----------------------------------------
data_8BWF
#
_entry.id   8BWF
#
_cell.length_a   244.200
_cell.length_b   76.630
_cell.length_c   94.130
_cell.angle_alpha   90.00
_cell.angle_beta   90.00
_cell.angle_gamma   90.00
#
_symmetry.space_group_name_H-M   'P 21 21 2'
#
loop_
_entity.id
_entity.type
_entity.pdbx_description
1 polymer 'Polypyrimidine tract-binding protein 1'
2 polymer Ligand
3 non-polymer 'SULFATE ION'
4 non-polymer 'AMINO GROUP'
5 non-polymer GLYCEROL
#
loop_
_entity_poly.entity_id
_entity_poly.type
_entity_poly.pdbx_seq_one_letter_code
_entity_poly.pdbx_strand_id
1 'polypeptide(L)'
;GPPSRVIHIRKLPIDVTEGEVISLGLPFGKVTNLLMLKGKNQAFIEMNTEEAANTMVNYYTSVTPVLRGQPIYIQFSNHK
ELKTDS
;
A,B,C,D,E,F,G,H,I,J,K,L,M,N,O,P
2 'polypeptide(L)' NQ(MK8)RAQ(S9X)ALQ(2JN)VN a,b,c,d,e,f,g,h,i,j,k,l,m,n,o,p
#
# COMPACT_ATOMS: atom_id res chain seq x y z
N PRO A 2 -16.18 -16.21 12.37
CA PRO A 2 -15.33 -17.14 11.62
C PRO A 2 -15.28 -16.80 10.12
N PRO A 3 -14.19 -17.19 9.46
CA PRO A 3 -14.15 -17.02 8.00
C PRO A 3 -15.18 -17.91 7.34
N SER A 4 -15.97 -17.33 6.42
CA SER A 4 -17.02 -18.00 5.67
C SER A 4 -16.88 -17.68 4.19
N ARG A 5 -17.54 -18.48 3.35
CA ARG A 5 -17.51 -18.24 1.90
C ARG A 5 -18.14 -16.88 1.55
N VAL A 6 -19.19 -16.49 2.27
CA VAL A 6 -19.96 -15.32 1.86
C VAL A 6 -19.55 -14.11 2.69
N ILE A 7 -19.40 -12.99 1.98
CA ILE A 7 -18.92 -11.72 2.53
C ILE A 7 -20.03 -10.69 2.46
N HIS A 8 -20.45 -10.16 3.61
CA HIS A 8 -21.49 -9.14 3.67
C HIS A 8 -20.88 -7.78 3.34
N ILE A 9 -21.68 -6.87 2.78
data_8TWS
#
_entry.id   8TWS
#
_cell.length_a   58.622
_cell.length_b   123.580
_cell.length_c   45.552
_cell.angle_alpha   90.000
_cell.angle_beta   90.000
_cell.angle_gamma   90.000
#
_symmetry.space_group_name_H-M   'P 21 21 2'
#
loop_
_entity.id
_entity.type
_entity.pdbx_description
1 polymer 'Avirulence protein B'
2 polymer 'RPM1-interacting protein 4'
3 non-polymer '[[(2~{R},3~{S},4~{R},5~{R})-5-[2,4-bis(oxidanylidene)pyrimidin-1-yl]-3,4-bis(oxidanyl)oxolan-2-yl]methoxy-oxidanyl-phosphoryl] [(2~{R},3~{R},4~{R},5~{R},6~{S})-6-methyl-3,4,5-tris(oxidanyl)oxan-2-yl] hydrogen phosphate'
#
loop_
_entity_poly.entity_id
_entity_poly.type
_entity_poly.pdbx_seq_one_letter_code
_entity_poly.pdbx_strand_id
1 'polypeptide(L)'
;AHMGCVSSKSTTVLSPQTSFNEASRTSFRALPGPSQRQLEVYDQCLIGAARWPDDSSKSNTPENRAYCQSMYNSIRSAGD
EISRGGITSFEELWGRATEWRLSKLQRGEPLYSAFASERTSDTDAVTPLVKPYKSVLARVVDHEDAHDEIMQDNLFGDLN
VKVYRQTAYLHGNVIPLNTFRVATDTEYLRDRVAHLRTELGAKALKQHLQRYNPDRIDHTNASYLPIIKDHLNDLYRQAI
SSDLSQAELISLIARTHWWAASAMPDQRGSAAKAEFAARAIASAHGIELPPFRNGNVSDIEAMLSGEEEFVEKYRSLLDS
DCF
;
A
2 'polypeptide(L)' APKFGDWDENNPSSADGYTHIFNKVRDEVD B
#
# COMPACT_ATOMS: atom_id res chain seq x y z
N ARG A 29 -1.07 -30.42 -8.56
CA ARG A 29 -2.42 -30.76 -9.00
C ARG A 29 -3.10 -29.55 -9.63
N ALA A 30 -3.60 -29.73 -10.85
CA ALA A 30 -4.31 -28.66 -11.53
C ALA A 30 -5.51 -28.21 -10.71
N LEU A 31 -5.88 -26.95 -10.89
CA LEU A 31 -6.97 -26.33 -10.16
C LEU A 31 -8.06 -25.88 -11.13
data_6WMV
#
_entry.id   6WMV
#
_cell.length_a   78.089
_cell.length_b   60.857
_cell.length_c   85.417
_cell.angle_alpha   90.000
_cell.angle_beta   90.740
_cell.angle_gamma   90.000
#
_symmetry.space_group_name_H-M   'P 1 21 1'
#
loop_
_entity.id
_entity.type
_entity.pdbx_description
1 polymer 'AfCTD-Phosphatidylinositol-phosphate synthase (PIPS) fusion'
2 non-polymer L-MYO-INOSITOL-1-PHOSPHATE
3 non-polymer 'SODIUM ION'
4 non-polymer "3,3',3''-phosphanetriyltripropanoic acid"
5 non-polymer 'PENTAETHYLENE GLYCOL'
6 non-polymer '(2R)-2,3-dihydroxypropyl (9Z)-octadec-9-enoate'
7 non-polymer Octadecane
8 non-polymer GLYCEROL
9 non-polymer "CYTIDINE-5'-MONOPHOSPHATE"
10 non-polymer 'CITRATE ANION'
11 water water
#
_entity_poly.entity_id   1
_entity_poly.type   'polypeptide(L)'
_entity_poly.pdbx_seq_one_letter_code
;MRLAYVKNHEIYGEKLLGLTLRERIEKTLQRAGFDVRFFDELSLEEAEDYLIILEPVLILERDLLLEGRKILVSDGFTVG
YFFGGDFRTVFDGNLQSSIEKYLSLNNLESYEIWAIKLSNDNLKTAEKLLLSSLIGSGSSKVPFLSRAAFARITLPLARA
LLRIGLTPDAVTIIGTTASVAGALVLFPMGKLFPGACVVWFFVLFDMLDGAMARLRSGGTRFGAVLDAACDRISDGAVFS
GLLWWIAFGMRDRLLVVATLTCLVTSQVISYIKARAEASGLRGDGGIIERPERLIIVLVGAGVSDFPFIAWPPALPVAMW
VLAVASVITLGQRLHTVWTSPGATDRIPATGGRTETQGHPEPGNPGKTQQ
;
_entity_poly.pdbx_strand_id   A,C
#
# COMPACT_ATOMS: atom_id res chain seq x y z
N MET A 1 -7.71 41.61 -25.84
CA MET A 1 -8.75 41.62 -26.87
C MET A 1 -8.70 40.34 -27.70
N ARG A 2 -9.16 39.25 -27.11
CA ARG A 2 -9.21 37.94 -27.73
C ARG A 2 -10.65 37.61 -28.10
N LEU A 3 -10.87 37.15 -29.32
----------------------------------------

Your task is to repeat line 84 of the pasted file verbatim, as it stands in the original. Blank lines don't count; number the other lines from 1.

_entity_poly.pdbx_strand_id